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  1. #1
    3 Star Lounger
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    Multiple 'Sub' forms (2000)

    I have a main form with a cbo that I will use to select and open one of 20+ "subforms" with the After-Update event .

    Is this a case where I should use actual SUBFORMS (as defined in Access) or should I use 20+ regular forms? If the latter, how do I position the "sub" form to open where I want it (overlaying the main form, but smaller so the bulk of the main form still shows). I only see the Width property in the Form properties list.

    In addition to selecting the "sub" form with the cbo it will also cause the various sub forms to "pop-up" as I scroll thru the main form records.

  2. #2
    Plutonium Lounger
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    Re: Multiple 'Sub' forms (2000)

    I can't really recommend one over the other

    You could use a tab control to contain "real" subforms. If you don't like the tabs themselves, you can set the Style property of the tab control to None and control it entirely in code. That way is easier than putting 20 subform controls on top of each other.

    If they are all the same size, you can also create one subform control and set its SourceObject property in code.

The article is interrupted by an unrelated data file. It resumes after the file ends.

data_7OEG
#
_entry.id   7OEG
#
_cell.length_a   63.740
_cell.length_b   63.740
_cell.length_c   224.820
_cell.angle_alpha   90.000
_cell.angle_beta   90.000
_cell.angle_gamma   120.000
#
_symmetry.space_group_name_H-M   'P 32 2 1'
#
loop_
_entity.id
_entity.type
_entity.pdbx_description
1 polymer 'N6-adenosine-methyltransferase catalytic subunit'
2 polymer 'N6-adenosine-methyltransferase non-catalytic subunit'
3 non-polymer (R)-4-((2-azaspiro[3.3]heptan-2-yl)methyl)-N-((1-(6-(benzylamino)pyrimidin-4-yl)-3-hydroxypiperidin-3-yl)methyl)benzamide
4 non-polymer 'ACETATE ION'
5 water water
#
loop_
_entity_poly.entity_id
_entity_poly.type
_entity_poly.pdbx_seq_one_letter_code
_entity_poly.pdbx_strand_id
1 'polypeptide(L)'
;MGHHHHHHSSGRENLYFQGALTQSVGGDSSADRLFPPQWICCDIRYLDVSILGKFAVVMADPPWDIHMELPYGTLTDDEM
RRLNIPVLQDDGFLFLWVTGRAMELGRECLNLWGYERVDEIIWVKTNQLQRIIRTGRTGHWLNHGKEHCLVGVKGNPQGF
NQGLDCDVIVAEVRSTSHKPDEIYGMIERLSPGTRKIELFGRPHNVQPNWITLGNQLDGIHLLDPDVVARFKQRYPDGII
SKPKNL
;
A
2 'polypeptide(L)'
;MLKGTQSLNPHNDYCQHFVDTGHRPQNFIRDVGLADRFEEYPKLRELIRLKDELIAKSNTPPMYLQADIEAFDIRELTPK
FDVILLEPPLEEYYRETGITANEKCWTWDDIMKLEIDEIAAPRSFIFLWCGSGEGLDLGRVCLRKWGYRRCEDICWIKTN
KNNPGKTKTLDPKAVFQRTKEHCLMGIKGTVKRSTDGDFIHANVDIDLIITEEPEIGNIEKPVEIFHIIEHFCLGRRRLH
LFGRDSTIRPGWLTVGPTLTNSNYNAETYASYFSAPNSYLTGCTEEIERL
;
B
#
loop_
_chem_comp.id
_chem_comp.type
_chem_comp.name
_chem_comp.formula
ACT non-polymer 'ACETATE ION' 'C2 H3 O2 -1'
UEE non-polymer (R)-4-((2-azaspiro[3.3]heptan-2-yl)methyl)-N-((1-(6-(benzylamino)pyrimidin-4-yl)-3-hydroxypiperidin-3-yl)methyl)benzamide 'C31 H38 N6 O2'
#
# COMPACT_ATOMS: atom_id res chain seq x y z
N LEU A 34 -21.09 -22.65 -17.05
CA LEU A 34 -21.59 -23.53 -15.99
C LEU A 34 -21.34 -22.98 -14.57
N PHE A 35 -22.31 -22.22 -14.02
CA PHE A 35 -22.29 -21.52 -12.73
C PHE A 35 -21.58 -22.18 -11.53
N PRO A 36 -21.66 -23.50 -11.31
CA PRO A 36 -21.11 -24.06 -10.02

If you want to use separate forms, you can use DoCmd.MoveSize to position them. This command acts on the active form; its syntax is

    DoCmd.MoveSize Right, Down, Width, Height

    You can omit arguments you don't want to set (but cannot omit commas except at the end). All measurements are in twips, where 1 inch = 1440 twips. "Right" and "Down" are distances from the upper left corner of the client area of the Access application window.

    See ACC2000: How to Get the Right and Down Measurements of a Form for an example of positioning one form to the right of or below another form using Windows API functions and DoCmd.MoveSize.

  3. #3
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    Re: Multiple 'Sub' forms (2000)

    Hans

    Thanks for the tips. I'm experimenting with the Subform control with the Source changed thru vba - seems to do the job for me. Thanks

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